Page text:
New York Post
Paul Manafort raked in tens of millions of dollars by secretly working for the Ukrainian government — and blew more than $12 million on shopping sprees, antiques, Range Rovers and housekeeping, according to court documents.
A former Trump aide now under federal investigation as part of the Russia probe earned millions working for a corrupt pro-Russian political party that repeatedly disparaged America’s most important military alliance.
Paul Manafort, who was Trump’s campaign chief from May to August 2016, spent nearly a decade as a consultant to Ukraine’s Party of Regions and its standardbearer, Viktor Yanukovych.
Backed by Russian-leaning oligarchs, the party opposed NATO membership and spouted anti-Western rhetoric that once helped fuel violence against American marines. Its reign ended when Yanukovych fled to Russia after bloody street protests against his personal corruption and pro-Moscow actions.
Manafort has always said he tried to Westernize the party and steer it towards a democratic model, and denies any part in anti-NATO messaging, but Ukrainian critics and U.S. diplomats who served in Kiev aren’t so sure.
Manafort also earned millions doing private business deals with some of the oligarchs who backed the party.
As NBC News previously reported, federal officials say that the money Manafort earned from both the party and the oligarchs — and what he did with it — are part of what has drawn the attention of investigators. New details keep emerging as U.S. and Ukrainian officials piece together Manafort’s contacts and payments in Ukraine from 2004 to 2014.
Manafort Goes to Ukraine
Manafort, the son of a wealthy Connecticut builder, had worked as a lobbyist and as an aide for Republican presidents before his stint in Ukraine. He had built a reputation for repackaging controversial foreign leaders for U.S. consumption. Filipino dictator Ferdinand Marcos, Angolan guerilla leader Jonas Savimbi, and Zairian strongman Mobutu Sese Seko were among his clients.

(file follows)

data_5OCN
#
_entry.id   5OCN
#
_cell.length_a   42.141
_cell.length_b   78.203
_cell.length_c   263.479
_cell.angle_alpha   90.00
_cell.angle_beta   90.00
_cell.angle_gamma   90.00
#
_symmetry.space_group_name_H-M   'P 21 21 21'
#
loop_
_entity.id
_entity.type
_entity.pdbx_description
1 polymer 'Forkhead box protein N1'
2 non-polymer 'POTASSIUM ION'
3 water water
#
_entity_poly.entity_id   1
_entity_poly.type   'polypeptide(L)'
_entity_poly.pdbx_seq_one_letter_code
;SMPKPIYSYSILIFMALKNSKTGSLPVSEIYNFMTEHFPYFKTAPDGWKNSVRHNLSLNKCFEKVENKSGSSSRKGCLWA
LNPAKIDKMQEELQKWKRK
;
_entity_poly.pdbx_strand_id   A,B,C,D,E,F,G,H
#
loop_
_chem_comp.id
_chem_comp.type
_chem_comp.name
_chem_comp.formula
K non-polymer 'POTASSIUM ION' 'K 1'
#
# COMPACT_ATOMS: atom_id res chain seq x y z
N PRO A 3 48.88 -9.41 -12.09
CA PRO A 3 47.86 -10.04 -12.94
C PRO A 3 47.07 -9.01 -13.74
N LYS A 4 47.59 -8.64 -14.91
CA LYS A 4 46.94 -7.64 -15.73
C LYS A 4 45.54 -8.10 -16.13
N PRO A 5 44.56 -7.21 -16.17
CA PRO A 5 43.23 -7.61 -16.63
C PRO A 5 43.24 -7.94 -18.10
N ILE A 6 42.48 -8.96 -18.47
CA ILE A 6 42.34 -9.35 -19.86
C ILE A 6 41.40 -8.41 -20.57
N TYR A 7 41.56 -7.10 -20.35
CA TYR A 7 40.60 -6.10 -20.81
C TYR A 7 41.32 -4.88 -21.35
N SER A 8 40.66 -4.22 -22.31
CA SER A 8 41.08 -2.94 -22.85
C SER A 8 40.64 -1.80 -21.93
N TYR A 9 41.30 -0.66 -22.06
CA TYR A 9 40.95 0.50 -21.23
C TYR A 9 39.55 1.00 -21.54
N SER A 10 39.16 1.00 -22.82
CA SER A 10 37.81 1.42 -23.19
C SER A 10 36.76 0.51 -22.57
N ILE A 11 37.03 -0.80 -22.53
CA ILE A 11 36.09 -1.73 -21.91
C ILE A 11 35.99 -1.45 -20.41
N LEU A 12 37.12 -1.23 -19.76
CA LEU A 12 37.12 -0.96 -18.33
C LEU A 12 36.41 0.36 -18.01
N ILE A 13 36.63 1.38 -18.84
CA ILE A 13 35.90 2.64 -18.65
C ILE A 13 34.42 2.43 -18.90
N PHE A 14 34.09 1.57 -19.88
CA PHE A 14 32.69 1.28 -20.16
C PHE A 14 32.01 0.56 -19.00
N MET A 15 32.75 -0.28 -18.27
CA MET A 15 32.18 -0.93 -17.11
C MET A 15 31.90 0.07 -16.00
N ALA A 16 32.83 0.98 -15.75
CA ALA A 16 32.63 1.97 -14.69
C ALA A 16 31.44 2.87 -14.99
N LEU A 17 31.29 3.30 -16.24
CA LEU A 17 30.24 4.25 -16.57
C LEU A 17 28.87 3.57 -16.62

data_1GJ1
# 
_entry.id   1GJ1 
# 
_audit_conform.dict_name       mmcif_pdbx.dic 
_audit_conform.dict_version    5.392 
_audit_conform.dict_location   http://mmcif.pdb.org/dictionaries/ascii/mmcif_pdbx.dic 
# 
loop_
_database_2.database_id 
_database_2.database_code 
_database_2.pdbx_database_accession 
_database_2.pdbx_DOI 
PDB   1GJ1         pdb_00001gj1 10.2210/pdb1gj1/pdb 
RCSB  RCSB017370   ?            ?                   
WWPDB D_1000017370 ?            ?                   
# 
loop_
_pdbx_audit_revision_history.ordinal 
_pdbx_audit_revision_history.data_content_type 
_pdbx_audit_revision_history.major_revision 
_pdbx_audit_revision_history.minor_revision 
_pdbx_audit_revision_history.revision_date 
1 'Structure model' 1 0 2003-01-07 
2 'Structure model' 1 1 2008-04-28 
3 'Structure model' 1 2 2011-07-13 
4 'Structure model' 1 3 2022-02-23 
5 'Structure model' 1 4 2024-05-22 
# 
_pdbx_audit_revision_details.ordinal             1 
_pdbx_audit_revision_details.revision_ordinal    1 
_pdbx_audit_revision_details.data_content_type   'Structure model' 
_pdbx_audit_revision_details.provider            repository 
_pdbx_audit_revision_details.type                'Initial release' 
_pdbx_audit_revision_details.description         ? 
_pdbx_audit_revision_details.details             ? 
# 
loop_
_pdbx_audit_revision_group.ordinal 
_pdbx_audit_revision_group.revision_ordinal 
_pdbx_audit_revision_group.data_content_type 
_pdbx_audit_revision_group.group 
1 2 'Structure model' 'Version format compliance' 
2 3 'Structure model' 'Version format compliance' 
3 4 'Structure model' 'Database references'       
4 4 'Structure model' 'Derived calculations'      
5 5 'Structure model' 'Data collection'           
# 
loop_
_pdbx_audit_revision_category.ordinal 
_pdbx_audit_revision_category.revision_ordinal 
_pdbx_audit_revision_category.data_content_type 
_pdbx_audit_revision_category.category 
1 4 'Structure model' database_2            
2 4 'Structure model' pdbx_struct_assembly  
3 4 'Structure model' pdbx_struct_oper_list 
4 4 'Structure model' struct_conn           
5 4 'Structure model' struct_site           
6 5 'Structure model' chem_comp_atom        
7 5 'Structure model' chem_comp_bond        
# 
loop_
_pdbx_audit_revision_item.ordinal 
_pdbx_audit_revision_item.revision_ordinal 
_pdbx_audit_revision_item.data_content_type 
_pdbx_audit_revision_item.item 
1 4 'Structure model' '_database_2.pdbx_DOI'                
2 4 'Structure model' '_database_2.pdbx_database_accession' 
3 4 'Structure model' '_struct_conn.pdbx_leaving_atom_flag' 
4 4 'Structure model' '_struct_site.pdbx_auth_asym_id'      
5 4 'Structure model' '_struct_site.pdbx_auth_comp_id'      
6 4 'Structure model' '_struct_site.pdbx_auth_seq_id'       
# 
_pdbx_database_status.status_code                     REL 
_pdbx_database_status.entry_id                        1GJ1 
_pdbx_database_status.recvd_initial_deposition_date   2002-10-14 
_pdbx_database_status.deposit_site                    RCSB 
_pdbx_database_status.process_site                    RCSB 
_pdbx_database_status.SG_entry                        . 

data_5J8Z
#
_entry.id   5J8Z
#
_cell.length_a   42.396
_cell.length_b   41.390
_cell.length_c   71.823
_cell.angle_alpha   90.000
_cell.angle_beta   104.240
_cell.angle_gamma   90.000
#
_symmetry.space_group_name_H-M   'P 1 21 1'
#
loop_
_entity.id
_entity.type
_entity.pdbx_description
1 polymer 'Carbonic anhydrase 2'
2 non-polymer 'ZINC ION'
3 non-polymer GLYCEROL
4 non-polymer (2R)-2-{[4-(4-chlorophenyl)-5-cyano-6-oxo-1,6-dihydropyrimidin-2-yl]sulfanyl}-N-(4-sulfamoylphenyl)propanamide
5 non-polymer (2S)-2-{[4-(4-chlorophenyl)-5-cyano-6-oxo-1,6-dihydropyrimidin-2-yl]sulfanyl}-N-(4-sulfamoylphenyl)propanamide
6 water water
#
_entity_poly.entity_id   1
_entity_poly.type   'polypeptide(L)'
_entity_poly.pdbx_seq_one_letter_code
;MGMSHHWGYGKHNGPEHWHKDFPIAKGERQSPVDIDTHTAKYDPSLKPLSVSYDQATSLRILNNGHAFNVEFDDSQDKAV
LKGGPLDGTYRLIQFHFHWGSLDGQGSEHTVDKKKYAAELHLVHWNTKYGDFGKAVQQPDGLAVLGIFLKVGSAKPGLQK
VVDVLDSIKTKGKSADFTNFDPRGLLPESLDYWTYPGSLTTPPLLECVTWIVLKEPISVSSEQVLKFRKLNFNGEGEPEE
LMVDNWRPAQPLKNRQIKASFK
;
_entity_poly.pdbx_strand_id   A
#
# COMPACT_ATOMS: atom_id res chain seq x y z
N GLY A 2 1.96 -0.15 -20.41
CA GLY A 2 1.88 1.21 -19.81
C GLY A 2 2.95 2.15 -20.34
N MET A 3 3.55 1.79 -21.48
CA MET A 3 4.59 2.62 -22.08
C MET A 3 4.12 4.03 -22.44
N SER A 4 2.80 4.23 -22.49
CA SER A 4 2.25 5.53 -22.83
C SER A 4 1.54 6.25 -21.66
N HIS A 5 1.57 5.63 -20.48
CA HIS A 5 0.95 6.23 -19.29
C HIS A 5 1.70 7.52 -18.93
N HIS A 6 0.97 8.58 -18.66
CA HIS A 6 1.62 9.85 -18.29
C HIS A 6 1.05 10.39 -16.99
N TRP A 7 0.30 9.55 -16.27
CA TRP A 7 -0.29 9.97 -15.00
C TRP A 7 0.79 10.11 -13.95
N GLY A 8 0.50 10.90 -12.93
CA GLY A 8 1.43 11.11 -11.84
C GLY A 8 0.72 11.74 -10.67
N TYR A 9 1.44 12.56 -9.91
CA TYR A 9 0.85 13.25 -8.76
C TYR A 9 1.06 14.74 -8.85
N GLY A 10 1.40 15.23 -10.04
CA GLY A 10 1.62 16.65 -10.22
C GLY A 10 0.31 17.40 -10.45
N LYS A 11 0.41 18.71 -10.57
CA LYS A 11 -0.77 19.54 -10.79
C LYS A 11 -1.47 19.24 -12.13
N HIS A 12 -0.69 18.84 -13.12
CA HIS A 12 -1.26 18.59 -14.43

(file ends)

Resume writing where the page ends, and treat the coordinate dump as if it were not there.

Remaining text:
In 2004, Manafort was hired by clients in Ukraine who needed a similar image overhaul.
Viktor Yanukovych had been governor of Donetsk, a Russian-speaking region close to the Russian border, and then the prime minister of Ukraine. He and his faction, the Party of Regions, were thought by many Western observers to have links to organized crime. As a young man, Yanukovych had been convicted of robbery and assault.
John Herbst, who was U.S. ambassador to Ukraine from 2004 to 2006, said the motivations of the oligarchs who ran the party seemed uncomplicated. “My impression of Yanukovych and the others — and I knew most of the senior folks — it was all about getting rich or richer, and maintaining power.”
Aided by high-priced Russian political consultants, Yanukovych ran for president of Ukraine in 2004, and seemed to have won.
But the election was tainted by charges of fraud and corruption — most against Yanukovych and the Party of Regions — and an attempted assassination. A month prior to balloting, someone poisoned Yanukovych’s main rival, pro-Western candidate Viktor Yushchenko, and nearly killed him. On Election Day, Yanukovych, who had trailed in polls by double digits, won by three points, sparking accusations of voter fraud.
The government voided the election results and scheduled a do-over.